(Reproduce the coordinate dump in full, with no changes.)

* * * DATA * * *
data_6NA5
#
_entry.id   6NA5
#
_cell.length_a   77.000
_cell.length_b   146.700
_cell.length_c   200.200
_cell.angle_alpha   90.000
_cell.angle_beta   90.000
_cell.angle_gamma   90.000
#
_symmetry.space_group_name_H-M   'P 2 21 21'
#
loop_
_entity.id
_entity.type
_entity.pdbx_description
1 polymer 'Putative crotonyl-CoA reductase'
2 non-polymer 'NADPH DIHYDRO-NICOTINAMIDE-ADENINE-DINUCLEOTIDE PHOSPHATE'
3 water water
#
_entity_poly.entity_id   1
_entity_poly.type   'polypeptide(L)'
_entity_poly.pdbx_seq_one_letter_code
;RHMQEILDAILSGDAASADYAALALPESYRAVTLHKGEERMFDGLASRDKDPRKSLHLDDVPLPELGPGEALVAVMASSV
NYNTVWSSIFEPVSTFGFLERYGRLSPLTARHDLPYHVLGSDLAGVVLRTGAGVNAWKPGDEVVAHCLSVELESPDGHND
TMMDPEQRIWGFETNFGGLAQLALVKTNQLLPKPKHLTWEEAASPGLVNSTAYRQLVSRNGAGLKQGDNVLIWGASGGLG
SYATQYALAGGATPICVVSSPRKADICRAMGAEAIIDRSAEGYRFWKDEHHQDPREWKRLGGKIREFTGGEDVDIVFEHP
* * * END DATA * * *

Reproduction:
data_6NA5
#
_entry.id   6NA5
#
_cell.length_a   77.000
_cell.length_b   146.700
_cell.length_c   200.200
_cell.angle_alpha   90.000
_cell.angle_beta   90.000
_cell.angle_gamma   90.000
#
_symmetry.space_group_name_H-M   'P 2 21 21'
#
loop_
_entity.id
_entity.type
_entity.pdbx_description
1 polymer 'Putative crotonyl-CoA reductase'
2 non-polymer 'NADPH DIHYDRO-NICOTINAMIDE-ADENINE-DINUCLEOTIDE PHOSPHATE'
3 water water
#
_entity_poly.entity_id   1
_entity_poly.type   'polypeptide(L)'
_entity_poly.pdbx_seq_one_letter_code
;RHMQEILDAILSGDAASADYAALALPESYRAVTLHKGEERMFDGLASRDKDPRKSLHLDDVPLPELGPGEALVAVMASSV
NYNTVWSSIFEPVSTFGFLERYGRLSPLTARHDLPYHVLGSDLAGVVLRTGAGVNAWKPGDEVVAHCLSVELESPDGHND
TMMDPEQRIWGFETNFGGLAQLALVKTNQLLPKPKHLTWEEAASPGLVNSTAYRQLVSRNGAGLKQGDNVLIWGASGGLG
SYATQYALAGGATPICVVSSPRKADICRAMGAEAIIDRSAEGYRFWKDEHHQDPREWKRLGGKIREFTGGEDVDIVFEHP